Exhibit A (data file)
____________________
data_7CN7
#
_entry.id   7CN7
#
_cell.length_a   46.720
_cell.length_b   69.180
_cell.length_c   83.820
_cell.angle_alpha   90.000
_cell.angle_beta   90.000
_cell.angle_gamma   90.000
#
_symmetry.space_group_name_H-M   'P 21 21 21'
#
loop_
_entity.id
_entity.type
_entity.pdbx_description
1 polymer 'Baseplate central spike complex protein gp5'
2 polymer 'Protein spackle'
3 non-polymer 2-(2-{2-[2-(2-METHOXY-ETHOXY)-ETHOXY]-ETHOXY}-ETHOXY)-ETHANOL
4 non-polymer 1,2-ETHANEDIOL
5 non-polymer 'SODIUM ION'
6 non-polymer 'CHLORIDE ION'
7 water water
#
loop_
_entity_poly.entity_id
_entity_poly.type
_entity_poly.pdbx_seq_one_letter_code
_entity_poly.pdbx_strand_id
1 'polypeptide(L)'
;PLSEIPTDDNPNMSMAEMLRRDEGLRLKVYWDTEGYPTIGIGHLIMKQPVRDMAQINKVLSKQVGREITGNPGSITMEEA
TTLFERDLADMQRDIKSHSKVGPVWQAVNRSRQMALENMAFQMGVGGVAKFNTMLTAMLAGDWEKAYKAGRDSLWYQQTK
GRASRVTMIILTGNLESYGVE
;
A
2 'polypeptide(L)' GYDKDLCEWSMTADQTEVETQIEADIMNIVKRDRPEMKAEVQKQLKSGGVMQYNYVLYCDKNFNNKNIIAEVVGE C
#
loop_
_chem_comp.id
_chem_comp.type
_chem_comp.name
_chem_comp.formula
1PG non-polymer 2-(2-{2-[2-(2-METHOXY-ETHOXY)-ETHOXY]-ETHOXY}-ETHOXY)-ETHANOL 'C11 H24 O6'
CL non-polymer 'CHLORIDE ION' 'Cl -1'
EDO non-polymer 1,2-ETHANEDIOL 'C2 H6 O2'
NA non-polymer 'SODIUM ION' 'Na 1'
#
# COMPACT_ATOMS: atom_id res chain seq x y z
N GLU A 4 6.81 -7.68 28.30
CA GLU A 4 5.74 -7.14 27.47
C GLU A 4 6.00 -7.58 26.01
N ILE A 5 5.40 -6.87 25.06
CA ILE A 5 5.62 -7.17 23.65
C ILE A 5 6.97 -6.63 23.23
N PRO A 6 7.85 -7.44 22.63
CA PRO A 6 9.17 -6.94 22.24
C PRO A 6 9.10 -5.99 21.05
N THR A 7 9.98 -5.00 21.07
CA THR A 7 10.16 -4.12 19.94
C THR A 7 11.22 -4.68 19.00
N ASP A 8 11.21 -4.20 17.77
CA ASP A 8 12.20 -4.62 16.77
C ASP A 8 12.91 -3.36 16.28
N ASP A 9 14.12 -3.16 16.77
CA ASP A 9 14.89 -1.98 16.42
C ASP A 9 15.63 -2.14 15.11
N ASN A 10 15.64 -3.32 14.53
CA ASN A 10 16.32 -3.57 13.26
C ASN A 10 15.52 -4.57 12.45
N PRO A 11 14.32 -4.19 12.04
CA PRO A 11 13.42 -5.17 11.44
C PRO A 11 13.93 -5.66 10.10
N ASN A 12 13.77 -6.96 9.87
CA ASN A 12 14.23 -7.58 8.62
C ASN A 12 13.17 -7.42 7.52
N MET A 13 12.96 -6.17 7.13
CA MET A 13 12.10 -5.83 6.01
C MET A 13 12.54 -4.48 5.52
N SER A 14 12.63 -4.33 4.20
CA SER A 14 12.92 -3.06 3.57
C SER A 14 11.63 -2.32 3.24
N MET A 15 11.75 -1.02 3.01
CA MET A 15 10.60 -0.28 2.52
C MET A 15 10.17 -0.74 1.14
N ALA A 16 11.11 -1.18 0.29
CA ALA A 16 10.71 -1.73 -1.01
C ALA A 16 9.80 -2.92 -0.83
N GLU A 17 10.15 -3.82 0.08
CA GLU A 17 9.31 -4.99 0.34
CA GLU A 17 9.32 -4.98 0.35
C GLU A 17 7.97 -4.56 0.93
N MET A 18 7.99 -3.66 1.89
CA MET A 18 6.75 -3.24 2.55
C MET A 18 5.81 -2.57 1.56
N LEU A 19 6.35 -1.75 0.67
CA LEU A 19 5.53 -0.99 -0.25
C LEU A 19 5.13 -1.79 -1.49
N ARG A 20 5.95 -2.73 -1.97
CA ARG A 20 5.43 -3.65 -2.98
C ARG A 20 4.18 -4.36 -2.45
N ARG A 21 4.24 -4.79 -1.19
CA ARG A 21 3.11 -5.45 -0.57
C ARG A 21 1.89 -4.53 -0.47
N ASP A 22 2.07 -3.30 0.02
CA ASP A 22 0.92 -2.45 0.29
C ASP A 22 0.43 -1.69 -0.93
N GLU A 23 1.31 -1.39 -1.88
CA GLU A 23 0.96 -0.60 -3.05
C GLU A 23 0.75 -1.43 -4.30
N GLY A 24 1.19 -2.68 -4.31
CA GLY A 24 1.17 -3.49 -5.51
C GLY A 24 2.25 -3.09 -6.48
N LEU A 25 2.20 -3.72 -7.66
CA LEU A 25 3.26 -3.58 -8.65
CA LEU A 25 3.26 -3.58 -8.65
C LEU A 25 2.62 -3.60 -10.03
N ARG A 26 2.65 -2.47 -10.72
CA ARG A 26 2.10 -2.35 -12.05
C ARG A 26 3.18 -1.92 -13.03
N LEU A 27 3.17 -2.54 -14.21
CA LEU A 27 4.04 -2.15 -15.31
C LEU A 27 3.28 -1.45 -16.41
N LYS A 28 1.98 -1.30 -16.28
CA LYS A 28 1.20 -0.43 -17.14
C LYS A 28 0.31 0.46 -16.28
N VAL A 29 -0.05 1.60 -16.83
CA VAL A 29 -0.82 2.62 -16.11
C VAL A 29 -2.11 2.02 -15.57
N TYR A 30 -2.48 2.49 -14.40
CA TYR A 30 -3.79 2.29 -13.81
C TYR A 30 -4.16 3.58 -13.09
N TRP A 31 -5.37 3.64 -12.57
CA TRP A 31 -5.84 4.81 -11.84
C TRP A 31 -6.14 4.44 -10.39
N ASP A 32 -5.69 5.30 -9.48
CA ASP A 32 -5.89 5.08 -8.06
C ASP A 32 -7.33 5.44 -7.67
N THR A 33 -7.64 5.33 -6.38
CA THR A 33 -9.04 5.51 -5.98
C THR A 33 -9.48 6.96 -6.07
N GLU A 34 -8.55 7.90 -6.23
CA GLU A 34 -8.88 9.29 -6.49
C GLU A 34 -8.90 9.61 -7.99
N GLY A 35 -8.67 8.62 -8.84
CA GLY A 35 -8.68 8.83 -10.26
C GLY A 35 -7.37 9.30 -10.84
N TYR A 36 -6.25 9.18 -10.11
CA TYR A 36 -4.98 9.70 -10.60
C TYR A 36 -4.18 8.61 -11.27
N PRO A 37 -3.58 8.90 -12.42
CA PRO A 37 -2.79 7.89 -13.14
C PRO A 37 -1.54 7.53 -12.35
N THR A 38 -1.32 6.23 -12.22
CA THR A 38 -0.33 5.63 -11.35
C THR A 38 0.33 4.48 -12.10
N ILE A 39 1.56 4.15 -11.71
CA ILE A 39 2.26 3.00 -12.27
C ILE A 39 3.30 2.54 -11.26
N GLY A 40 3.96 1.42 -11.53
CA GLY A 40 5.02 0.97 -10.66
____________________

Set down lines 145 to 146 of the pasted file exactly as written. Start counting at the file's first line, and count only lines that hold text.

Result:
N GLY A 35 -8.67 8.62 -8.84
CA GLY A 35 -8.68 8.83 -10.26